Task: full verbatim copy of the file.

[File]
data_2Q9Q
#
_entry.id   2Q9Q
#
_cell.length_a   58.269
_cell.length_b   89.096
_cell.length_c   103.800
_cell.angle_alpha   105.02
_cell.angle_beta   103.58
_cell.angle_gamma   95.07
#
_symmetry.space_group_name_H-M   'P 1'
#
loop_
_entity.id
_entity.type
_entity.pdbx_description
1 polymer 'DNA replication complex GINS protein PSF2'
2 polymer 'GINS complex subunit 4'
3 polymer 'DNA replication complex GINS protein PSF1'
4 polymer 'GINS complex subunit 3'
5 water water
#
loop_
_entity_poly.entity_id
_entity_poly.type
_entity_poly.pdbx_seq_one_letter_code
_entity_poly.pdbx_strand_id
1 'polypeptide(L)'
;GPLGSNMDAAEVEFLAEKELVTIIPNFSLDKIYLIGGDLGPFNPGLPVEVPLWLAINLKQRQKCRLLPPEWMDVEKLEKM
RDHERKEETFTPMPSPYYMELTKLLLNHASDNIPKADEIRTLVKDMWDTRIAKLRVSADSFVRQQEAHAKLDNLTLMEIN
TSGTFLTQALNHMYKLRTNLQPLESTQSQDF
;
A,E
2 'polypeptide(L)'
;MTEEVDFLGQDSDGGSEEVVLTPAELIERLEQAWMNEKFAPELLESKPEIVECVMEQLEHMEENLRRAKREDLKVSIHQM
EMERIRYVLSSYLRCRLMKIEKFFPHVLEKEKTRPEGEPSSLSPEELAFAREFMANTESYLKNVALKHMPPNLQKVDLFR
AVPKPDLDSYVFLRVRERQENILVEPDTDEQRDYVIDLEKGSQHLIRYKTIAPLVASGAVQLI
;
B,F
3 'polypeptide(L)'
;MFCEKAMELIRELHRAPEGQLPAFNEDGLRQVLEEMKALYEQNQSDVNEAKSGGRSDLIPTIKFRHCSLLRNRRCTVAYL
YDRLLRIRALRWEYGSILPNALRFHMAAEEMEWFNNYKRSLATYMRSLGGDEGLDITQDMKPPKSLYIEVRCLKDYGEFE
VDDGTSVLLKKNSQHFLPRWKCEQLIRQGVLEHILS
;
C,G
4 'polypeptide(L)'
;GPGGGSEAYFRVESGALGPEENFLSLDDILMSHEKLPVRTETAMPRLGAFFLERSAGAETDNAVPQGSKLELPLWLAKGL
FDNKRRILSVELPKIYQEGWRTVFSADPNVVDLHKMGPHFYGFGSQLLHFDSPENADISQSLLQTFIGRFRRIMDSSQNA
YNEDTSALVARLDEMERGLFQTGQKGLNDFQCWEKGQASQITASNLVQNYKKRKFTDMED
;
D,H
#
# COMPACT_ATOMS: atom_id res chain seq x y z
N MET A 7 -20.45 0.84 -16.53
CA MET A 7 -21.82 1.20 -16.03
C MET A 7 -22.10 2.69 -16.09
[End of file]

data_2Q9Q
#
_entry.id   2Q9Q
#
_cell.length_a   58.269
_cell.length_b   89.096
_cell.length_c   103.800
_cell.angle_alpha   105.02
_cell.angle_beta   103.58
_cell.angle_gamma   95.07
#
_symmetry.space_group_name_H-M   'P 1'
#
loop_
_entity.id
_entity.type
_entity.pdbx_description
1 polymer 'DNA replication complex GINS protein PSF2'
2 polymer 'GINS complex subunit 4'
3 polymer 'DNA replication complex GINS protein PSF1'
4 polymer 'GINS complex subunit 3'
5 water water
#
loop_
_entity_poly.entity_id
_entity_poly.type
_entity_poly.pdbx_seq_one_letter_code
_entity_poly.pdbx_strand_id
1 'polypeptide(L)'
;GPLGSNMDAAEVEFLAEKELVTIIPNFSLDKIYLIGGDLGPFNPGLPVEVPLWLAINLKQRQKCRLLPPEWMDVEKLEKM
RDHERKEETFTPMPSPYYMELTKLLLNHASDNIPKADEIRTLVKDMWDTRIAKLRVSADSFVRQQEAHAKLDNLTLMEIN
TSGTFLTQALNHMYKLRTNLQPLESTQSQDF
;
A,E
2 'polypeptide(L)'
;MTEEVDFLGQDSDGGSEEVVLTPAELIERLEQAWMNEKFAPELLESKPEIVECVMEQLEHMEENLRRAKREDLKVSIHQM
EMERIRYVLSSYLRCRLMKIEKFFPHVLEKEKTRPEGEPSSLSPEELAFAREFMANTESYLKNVALKHMPPNLQKVDLFR
AVPKPDLDSYVFLRVRERQENILVEPDTDEQRDYVIDLEKGSQHLIRYKTIAPLVASGAVQLI
;
B,F
3 'polypeptide(L)'
;MFCEKAMELIRELHRAPEGQLPAFNEDGLRQVLEEMKALYEQNQSDVNEAKSGGRSDLIPTIKFRHCSLLRNRRCTVAYL
YDRLLRIRALRWEYGSILPNALRFHMAAEEMEWFNNYKRSLATYMRSLGGDEGLDITQDMKPPKSLYIEVRCLKDYGEFE
VDDGTSVLLKKNSQHFLPRWKCEQLIRQGVLEHILS
;
C,G
4 'polypeptide(L)'
;GPGGGSEAYFRVESGALGPEENFLSLDDILMSHEKLPVRTETAMPRLGAFFLERSAGAETDNAVPQGSKLELPLWLAKGL
FDNKRRILSVELPKIYQEGWRTVFSADPNVVDLHKMGPHFYGFGSQLLHFDSPENADISQSLLQTFIGRFRRIMDSSQNA
YNEDTSALVARLDEMERGLFQTGQKGLNDFQCWEKGQASQITASNLVQNYKKRKFTDMED
;
D,H
#
# COMPACT_ATOMS: atom_id res chain seq x y z
N MET A 7 -20.45 0.84 -16.53
CA MET A 7 -21.82 1.20 -16.03
C MET A 7 -22.10 2.69 -16.09